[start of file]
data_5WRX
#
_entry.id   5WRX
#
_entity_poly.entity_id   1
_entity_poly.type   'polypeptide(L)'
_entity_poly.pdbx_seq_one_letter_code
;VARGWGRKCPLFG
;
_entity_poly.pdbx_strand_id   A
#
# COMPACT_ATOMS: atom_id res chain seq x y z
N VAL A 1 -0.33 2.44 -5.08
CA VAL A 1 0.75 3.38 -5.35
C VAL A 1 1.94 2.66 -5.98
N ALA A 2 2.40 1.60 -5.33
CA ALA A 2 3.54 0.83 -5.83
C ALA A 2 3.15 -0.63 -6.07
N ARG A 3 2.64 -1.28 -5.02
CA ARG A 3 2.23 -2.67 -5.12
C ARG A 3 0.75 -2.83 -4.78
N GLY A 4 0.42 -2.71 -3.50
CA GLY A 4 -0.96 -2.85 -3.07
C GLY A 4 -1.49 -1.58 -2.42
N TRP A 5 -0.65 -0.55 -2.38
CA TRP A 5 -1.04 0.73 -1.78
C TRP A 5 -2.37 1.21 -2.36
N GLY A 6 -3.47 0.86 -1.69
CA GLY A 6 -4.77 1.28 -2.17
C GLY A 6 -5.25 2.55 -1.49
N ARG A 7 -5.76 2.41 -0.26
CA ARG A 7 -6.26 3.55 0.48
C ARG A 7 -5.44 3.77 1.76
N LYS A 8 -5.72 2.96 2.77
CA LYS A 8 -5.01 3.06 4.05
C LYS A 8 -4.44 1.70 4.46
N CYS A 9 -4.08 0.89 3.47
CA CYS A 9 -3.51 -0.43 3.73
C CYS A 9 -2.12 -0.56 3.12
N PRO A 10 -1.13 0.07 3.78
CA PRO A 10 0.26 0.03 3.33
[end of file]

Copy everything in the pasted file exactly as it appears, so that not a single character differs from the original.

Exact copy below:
data_5WRX
#
_entry.id   5WRX
#
_entity_poly.entity_id   1
_entity_poly.type   'polypeptide(L)'
_entity_poly.pdbx_seq_one_letter_code
;VARGWGRKCPLFG
;
_entity_poly.pdbx_strand_id   A
#
# COMPACT_ATOMS: atom_id res chain seq x y z
N VAL A 1 -0.33 2.44 -5.08
CA VAL A 1 0.75 3.38 -5.35
C VAL A 1 1.94 2.66 -5.98
N ALA A 2 2.40 1.60 -5.33
CA ALA A 2 3.54 0.83 -5.83
C ALA A 2 3.15 -0.63 -6.07
N ARG A 3 2.64 -1.28 -5.02
CA ARG A 3 2.23 -2.67 -5.12
C ARG A 3 0.75 -2.83 -4.78
N GLY A 4 0.42 -2.71 -3.50
CA GLY A 4 -0.96 -2.85 -3.07
C GLY A 4 -1.49 -1.58 -2.42
N TRP A 5 -0.65 -0.55 -2.38
CA TRP A 5 -1.04 0.73 -1.78
C TRP A 5 -2.37 1.21 -2.36
N GLY A 6 -3.47 0.86 -1.69
CA GLY A 6 -4.77 1.28 -2.17
C GLY A 6 -5.25 2.55 -1.49
N ARG A 7 -5.76 2.41 -0.26
CA ARG A 7 -6.26 3.55 0.48
C ARG A 7 -5.44 3.77 1.76
N LYS A 8 -5.72 2.96 2.77
CA LYS A 8 -5.01 3.06 4.05
C LYS A 8 -4.44 1.70 4.46
N CYS A 9 -4.08 0.89 3.47
CA CYS A 9 -3.51 -0.43 3.73
C CYS A 9 -2.12 -0.56 3.12
N PRO A 10 -1.13 0.07 3.78
CA PRO A 10 0.26 0.03 3.33